Abstract: William Kamkwamba is a Malawian inventor, author and student. After being forced to drop out of school because his family could not afford tuition he regularly visited his village's library. There, he found the book Using Energy and discovered a picture and explanation of windmills. He gained fame in his country when, in 2002, he built a windmill to power a few electrical appliances in his family's house using parts collected in a local scrapyard. Since then, he has built a solar-powered water pump that supplies the first drinking water in his village.
His story is told in The Boy Who Harnessed the Wind: Creating Currents of Electricity and Hope, published in 2009. Kamkwamba is one of four recipients of the 2010 GO Ingenuity Award, a prize awarded to inventors, artists, and makers to promote the sharing of their innovations and skills with marginalized youth in developing nations.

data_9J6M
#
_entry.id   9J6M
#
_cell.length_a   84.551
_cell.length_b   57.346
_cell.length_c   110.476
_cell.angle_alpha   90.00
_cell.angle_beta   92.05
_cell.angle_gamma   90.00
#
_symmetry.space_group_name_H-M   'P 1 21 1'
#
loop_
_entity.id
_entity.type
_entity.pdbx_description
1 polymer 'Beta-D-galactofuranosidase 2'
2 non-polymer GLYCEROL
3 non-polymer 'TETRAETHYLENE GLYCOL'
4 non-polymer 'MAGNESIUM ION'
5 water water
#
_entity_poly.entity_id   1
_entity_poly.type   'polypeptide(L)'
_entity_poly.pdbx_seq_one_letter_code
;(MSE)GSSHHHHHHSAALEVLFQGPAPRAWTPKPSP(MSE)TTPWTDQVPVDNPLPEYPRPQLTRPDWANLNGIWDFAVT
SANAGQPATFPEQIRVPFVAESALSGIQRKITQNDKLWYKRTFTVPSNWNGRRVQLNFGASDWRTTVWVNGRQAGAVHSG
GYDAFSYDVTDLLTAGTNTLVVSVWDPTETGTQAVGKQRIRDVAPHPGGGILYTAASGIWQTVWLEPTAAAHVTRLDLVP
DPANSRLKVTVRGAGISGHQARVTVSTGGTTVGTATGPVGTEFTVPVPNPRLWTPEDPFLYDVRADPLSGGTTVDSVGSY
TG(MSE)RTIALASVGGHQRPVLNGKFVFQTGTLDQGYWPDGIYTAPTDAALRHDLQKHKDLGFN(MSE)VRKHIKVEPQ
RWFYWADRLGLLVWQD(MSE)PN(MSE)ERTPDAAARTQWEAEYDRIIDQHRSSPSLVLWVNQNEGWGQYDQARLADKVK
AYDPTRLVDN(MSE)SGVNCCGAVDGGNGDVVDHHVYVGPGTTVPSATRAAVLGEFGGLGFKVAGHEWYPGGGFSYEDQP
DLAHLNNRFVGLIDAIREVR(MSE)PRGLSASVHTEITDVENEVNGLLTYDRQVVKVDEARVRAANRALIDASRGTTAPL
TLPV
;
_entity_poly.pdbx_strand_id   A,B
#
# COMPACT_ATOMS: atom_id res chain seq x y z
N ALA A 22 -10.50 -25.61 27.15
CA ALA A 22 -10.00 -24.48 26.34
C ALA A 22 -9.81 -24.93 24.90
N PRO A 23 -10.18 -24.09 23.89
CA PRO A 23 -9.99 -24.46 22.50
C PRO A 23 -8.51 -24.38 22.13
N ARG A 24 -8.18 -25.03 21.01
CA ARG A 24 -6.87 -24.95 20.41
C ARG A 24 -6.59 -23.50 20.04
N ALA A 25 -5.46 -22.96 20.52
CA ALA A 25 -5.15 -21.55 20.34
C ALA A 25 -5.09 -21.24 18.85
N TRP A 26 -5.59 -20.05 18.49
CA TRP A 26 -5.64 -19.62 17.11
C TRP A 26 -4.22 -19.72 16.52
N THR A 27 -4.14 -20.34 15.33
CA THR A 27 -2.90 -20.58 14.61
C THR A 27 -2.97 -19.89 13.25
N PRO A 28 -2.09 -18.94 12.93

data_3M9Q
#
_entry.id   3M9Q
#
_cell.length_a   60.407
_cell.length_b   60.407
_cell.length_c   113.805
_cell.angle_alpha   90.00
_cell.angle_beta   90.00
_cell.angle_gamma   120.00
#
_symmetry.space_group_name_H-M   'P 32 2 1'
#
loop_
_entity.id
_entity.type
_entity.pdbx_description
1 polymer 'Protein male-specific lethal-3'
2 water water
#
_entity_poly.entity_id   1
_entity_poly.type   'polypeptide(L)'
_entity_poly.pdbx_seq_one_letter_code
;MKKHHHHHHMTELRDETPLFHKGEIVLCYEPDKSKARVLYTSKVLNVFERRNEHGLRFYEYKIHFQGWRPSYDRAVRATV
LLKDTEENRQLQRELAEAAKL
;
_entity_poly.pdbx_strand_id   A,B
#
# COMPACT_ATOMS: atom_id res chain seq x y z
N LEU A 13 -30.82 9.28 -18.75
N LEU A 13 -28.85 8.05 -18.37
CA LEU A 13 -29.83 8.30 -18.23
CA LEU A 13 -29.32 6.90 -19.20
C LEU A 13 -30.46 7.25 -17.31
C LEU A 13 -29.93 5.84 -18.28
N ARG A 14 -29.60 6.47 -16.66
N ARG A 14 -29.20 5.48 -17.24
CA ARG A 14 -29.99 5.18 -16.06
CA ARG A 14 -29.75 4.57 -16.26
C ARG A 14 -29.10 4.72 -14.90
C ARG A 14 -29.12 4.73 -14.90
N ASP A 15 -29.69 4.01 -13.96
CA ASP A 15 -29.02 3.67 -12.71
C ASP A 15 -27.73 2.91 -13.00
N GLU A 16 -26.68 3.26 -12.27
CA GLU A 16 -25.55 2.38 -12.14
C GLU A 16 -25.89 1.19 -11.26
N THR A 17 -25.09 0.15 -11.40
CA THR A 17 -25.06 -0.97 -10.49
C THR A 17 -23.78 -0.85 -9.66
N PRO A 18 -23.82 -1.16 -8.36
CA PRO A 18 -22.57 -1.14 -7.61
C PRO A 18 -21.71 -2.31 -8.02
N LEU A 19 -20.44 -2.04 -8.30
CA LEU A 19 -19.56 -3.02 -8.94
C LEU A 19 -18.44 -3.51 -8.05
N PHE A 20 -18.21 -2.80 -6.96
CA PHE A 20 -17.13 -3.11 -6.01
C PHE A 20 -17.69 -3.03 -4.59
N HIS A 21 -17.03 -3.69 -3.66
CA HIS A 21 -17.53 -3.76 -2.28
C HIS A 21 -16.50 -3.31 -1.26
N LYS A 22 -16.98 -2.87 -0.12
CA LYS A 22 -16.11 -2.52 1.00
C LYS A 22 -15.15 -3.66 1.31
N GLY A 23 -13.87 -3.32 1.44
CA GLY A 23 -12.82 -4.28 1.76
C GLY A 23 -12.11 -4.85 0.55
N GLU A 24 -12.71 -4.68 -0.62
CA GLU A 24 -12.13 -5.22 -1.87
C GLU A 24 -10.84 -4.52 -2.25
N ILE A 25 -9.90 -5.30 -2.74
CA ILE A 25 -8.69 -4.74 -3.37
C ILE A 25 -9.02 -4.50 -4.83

Book signing and reception to follow the lecture. This event if free and open to the public. The lecture takes place in McKenna Hall Auditorium. Parking is at the visitor lot south of Legends.
Bio: Currently, he is a student at Dartmouth College, Class of 2014.
Generously sponsored by: cSEND Energy Lecture Series, College of Engineering Edison Lecture Fund, College of Science Lynch Endowment, Center for Social Concerns, Reilly Center, College of Arts and Letters, and the Office of Sustainability and in partnership with Malawi Matters.